"Kids are calling home, wanting to be in closer touch with their families to see if they've been affected. It puts them in a more fragile emotional state," Grad said.
At Maryland's Camp Shoresh, 14-year-old camper Nesiah Ely of Potomac, Maryland, said the fighting in the Middle East is disheartening.
"I think it's really hard to deal with, especially because we're in America, and it's really hard to think that you could change it or have something to help," she said.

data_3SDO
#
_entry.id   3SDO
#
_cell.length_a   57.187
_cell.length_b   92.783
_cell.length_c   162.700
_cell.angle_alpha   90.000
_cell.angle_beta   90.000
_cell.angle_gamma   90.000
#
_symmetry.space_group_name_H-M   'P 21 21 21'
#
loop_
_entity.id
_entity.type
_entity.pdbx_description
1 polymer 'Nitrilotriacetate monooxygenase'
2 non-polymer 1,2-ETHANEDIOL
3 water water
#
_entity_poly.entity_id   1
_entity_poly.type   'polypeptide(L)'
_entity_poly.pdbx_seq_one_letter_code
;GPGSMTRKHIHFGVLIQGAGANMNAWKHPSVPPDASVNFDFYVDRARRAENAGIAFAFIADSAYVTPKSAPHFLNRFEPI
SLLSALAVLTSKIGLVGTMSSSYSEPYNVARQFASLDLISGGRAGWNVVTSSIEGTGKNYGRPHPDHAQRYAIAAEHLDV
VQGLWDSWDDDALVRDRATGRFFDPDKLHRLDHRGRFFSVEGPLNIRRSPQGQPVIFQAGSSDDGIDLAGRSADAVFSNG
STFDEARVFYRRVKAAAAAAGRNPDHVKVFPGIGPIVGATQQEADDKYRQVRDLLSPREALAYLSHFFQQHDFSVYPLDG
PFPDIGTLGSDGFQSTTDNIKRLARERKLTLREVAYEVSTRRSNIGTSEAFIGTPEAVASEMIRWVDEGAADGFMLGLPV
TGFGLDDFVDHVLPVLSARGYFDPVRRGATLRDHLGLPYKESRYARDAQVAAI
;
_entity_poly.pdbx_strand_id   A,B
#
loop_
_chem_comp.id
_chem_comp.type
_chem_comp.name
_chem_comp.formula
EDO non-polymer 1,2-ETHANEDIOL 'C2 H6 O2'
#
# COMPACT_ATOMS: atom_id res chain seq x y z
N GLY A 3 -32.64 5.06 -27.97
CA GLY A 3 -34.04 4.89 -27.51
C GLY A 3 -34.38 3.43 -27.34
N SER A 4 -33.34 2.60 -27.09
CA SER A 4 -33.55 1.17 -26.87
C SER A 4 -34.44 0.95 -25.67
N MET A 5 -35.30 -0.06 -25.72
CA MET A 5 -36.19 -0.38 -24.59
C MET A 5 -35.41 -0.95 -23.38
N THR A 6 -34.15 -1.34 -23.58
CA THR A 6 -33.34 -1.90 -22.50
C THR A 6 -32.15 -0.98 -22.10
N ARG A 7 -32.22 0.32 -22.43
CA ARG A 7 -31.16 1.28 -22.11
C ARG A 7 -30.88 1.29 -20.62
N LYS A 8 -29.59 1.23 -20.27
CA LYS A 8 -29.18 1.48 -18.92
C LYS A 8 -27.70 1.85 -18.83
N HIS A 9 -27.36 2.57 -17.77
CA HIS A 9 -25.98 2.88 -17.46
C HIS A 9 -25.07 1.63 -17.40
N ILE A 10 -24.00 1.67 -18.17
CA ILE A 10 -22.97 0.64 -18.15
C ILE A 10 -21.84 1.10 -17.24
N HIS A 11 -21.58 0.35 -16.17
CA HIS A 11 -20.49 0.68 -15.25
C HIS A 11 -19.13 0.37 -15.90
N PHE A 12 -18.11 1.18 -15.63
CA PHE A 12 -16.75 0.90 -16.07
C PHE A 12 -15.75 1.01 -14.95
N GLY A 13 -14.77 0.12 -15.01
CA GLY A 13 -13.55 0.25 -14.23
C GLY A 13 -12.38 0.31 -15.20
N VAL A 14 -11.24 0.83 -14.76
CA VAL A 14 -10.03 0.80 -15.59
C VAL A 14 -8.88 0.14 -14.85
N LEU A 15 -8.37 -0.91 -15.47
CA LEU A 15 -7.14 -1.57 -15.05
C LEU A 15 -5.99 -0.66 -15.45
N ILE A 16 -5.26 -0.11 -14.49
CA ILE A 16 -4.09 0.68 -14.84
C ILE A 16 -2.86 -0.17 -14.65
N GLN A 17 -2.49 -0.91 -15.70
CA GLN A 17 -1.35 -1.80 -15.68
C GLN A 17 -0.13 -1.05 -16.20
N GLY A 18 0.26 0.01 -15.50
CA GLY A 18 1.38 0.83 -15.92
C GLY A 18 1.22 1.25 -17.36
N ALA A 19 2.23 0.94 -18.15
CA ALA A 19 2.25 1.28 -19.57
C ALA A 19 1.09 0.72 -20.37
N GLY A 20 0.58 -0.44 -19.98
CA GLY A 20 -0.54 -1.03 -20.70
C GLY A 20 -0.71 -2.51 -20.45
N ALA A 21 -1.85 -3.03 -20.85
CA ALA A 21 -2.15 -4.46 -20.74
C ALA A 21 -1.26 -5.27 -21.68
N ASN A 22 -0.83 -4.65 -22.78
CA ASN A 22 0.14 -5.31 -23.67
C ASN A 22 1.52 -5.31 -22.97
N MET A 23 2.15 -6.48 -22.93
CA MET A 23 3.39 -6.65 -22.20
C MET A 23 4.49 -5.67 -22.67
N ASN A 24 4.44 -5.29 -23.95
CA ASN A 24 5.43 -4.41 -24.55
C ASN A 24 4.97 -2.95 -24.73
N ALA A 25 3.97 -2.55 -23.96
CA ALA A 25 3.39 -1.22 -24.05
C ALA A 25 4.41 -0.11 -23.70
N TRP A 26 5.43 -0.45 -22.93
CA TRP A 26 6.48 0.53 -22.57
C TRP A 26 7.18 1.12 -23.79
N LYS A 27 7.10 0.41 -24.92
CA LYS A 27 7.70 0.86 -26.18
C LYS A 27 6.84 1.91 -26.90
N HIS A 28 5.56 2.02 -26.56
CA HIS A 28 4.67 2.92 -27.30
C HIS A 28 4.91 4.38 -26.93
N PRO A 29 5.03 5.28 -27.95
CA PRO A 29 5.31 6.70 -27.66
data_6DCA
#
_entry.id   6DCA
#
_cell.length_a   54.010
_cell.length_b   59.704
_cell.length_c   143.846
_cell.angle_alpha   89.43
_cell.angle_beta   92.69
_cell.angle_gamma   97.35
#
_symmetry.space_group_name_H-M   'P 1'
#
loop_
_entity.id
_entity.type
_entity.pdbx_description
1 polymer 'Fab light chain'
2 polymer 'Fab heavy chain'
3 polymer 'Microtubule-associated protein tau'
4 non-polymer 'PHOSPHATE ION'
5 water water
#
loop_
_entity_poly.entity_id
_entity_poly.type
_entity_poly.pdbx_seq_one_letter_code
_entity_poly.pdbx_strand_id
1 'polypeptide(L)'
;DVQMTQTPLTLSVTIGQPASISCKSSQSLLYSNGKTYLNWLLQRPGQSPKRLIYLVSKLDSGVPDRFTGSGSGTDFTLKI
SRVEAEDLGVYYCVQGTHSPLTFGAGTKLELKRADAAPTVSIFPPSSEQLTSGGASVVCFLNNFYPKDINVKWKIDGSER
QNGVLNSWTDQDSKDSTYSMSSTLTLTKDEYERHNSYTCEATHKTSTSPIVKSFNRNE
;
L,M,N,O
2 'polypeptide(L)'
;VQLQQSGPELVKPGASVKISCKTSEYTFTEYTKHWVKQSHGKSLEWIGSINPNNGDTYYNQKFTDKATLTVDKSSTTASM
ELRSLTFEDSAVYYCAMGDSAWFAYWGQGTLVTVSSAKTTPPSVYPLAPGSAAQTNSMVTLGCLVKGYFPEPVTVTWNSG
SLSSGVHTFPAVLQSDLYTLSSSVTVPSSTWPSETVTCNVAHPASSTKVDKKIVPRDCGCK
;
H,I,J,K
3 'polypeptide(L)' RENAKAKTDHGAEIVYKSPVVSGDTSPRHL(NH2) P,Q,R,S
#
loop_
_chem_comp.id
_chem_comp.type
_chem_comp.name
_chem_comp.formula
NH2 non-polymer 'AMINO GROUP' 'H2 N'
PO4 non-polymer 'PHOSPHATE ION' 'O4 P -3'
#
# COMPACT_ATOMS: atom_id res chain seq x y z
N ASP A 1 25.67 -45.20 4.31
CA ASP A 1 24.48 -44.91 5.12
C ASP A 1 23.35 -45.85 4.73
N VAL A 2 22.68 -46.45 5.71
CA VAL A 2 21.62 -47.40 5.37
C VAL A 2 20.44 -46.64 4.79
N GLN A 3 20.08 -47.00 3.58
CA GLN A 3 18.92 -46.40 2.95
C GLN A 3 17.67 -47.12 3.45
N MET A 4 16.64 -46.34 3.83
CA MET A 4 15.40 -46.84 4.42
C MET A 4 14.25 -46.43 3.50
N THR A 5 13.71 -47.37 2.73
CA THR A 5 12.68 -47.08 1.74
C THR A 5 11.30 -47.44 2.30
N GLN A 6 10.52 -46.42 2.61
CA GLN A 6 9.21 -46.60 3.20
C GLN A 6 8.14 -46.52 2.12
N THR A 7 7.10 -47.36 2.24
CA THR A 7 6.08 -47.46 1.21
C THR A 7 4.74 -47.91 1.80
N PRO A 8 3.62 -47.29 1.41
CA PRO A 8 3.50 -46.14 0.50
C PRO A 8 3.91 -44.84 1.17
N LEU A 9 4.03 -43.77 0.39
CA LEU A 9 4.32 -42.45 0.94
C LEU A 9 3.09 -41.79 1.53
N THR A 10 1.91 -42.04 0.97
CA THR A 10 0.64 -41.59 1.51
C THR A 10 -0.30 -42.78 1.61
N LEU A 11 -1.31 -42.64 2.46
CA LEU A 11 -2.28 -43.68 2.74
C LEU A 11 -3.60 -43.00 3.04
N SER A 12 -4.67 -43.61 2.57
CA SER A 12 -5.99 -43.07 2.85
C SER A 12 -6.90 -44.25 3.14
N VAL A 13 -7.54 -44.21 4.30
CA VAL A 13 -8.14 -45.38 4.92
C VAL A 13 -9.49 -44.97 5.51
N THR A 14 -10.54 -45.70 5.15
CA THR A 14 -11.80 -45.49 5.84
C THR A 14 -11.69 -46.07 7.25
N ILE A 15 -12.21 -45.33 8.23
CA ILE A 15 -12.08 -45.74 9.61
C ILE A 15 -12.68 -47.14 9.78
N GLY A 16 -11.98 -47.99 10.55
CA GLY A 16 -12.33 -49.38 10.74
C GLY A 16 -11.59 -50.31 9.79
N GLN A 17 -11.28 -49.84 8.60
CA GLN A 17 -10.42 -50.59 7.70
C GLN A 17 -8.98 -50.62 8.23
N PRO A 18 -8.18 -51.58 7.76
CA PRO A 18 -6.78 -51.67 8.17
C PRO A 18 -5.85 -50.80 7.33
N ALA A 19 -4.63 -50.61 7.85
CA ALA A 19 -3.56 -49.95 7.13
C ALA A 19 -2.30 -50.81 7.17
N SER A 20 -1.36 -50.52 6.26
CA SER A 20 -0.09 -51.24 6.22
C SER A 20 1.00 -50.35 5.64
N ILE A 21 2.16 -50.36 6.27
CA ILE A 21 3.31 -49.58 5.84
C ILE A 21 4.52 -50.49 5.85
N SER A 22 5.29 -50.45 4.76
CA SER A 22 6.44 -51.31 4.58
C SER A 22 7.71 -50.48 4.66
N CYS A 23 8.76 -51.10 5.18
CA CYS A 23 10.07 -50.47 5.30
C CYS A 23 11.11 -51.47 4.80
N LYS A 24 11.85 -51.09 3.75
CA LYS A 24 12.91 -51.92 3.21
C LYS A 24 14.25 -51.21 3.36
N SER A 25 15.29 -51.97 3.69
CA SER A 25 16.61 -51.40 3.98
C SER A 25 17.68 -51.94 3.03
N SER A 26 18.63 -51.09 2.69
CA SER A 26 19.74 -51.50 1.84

In Maine, Seeds of Peace will welcome about 180 teenage international campers — including many from the Middle East — on Aug. 3. It will be a tense transition, but it's also a good time to help young people learn the power of dialogue, Khatib said.
"The kids are going to come over and they're going to be full of anger. They are already living in conflict, living in death and danger," Khatib said. "I need to be there for them, as a brother, as a father, as a friend."
Associated Press writers Carla K. Johnson in Chicago and Brian Witte in Adamstown, Maryland, contributed to this report.